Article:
Russia is carrying out a series of large-scale military exercises with China, India and Pakistan in what experts believe is Moscow trying to send a powerful message to the West.
The military drills take place annually but Russia has upped the ante this year by inviting forces from China, India and Pakistan (as well as Kazakhstan, Kyrgyzstan, Tajikistan and Uzbekistan) to take part in the drills.
The exercises will involve 128,000 military personnel, more than 20,000 weapons and military equipment, about 600 aircraft and up to 15 ships and support vessels, according to the Russian defense ministry. The drills are designed to test the combat-readiness of the military command and troops within the central military district in Russia (hence being called "Tsentr-2019") and will also see the country test its military capabilities in the Arctic.
The season of Tsentr exercises actually started in June but this week is seen as the culmination of those in the most important "strategic command post exercise," known as the "hot phase" by experts.
Russian Defense Minister Sergei Shoigu insisted earlier in September that the strategic military exercises are not directed against other countries but are instead focused on countering the threat from international terrorism.
But experts say the exercises are also designed to show Russia's military strength and abilities, showcase its weaponry for commercial purposes and, most importantly, are meant to send an unequivocal message to the West.
"This is very much an anti-American message, an anti-Western message that Russia is not isolated and Russia can operate with a potential rival — because China is very much seen both as a friend and an enemy and potential competitor to Russian interests in the future," Mathieu Boulegue, research fellow of the Russia and Eurasia Programme at Chatham House, said in a briefing ahead of the exercises.
"The message is quite clear when it comes to Russia, it means that 'we're not alone, we have a lot of partners, we're not isolated so whatever efforts the West are trying to do against us we are still able to have powerful military alliances with China, India and Pakistan'," he said.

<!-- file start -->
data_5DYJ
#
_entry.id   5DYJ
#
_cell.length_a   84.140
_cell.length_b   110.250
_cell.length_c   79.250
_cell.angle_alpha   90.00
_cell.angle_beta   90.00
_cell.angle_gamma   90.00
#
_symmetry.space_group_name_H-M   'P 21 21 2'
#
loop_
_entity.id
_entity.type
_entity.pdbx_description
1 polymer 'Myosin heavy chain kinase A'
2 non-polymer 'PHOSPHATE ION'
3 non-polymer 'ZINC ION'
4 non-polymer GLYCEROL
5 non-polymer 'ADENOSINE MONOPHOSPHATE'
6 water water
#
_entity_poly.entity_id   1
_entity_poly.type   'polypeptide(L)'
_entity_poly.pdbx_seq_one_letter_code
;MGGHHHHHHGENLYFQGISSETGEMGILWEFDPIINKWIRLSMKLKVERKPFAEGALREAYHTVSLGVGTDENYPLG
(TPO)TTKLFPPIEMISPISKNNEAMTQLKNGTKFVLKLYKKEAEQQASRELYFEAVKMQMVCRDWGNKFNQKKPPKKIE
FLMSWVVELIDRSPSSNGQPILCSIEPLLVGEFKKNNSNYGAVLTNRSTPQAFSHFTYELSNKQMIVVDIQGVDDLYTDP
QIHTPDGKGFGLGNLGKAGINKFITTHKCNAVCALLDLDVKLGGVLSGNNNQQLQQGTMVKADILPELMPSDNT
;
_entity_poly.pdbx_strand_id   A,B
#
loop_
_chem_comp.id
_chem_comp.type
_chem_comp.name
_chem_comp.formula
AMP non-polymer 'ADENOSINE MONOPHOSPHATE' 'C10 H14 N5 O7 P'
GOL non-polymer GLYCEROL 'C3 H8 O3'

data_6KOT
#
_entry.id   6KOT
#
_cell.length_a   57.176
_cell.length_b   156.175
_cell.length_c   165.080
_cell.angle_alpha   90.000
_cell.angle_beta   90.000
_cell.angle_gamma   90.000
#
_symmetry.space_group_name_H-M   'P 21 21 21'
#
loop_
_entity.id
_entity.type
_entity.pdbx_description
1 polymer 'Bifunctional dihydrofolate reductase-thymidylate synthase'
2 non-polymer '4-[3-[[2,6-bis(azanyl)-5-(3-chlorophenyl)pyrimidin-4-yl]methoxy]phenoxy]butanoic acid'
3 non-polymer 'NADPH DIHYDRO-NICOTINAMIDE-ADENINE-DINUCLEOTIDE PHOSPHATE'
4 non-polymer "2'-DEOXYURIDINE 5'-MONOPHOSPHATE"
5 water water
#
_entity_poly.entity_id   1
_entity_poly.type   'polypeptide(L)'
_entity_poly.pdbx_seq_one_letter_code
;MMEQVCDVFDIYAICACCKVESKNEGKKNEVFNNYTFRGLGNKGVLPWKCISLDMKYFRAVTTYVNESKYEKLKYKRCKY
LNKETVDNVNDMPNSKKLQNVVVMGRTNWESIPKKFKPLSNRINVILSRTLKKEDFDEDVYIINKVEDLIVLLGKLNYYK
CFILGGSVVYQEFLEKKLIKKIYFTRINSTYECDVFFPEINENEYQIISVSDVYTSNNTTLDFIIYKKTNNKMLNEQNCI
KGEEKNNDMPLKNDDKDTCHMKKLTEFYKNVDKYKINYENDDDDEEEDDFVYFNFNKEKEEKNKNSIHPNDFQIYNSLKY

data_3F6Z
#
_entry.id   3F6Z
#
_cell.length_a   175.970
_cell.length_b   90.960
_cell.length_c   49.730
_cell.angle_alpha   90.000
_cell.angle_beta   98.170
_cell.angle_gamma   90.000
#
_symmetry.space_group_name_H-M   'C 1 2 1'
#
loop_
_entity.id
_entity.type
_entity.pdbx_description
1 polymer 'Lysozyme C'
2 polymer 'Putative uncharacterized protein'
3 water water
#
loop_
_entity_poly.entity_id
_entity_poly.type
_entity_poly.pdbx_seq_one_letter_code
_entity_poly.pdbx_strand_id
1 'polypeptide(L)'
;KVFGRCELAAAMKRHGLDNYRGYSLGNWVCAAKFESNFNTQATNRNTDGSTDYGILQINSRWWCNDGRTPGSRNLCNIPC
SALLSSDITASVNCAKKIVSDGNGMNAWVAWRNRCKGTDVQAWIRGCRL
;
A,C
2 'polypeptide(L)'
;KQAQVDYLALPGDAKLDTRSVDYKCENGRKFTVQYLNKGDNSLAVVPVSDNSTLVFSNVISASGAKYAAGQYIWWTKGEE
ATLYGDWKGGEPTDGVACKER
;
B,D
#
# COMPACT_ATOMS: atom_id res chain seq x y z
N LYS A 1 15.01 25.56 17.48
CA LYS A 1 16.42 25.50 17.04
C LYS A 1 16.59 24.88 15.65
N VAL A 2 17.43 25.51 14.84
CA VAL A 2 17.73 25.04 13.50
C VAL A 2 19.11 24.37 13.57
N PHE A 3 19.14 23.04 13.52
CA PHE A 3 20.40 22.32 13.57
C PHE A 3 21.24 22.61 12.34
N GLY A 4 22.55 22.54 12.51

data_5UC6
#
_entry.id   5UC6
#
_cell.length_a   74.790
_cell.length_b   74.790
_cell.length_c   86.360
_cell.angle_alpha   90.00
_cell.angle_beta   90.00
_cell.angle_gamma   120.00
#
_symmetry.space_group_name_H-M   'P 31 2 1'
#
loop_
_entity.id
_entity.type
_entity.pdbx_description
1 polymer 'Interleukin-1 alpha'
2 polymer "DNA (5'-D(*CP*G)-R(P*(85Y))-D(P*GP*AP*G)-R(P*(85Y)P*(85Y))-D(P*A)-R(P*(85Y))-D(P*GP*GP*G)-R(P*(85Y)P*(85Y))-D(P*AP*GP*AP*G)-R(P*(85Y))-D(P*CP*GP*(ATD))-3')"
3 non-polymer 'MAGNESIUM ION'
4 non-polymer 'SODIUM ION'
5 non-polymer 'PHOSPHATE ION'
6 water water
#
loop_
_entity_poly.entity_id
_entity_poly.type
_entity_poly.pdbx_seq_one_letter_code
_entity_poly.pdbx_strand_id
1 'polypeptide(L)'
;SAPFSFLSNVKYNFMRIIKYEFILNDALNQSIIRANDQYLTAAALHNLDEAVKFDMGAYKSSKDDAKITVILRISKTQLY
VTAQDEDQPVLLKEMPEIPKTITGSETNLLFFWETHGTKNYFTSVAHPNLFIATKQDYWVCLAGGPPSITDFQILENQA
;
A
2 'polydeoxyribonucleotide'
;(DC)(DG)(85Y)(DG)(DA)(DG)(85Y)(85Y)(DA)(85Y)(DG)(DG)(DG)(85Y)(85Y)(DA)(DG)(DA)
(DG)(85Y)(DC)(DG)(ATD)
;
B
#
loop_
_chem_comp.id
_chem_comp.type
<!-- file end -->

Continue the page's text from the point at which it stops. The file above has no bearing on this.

Experts like Boulegue view the annual military drills with skepticism, especially when it comes to the number of military personnel and equipment involved.
"Don't trust the numbers, honestly, don't believe the figures. They're here to show the strength of the Russian army," he said, noting that any kind of military drill taking place in Russia over the last four months could be labeled a part of "Tsentr," hence inflating the size of the exercise.
Anyone watching Tsentr 2019 should expect a carefully choreographed military spectacle, Boulegue said. And with China involved (as it was last year too), Russia will be keen to avoid mishaps that could embarrass Russia's defense ministry. In the 2017 military drills a helicopter was filmed accidentally firing a rocket at a cargo vehicle, for example.
The exercises have also been a way for Russia to show off its military wares to potential arms buyers, although the most significant element of this year's training is the participation of China, Boulegue said. He added that it shouldn't be taken as a sign of a new strategic alliance between the two nations that are both seeking to build stable ties in the face of a more unpredictable U.S. power, while remaining potential rivals on an economic and political level.
"What Russia is actually doing here is demonstrating status and performing the link with China that it's trying to build in the security sphere on the world stage," Boulegue said, emphasizing that "this is not a strategic alliance, there is nothing strategic about China-Russia relations right now … But what it's showing is just a meaningful defense and security partnership."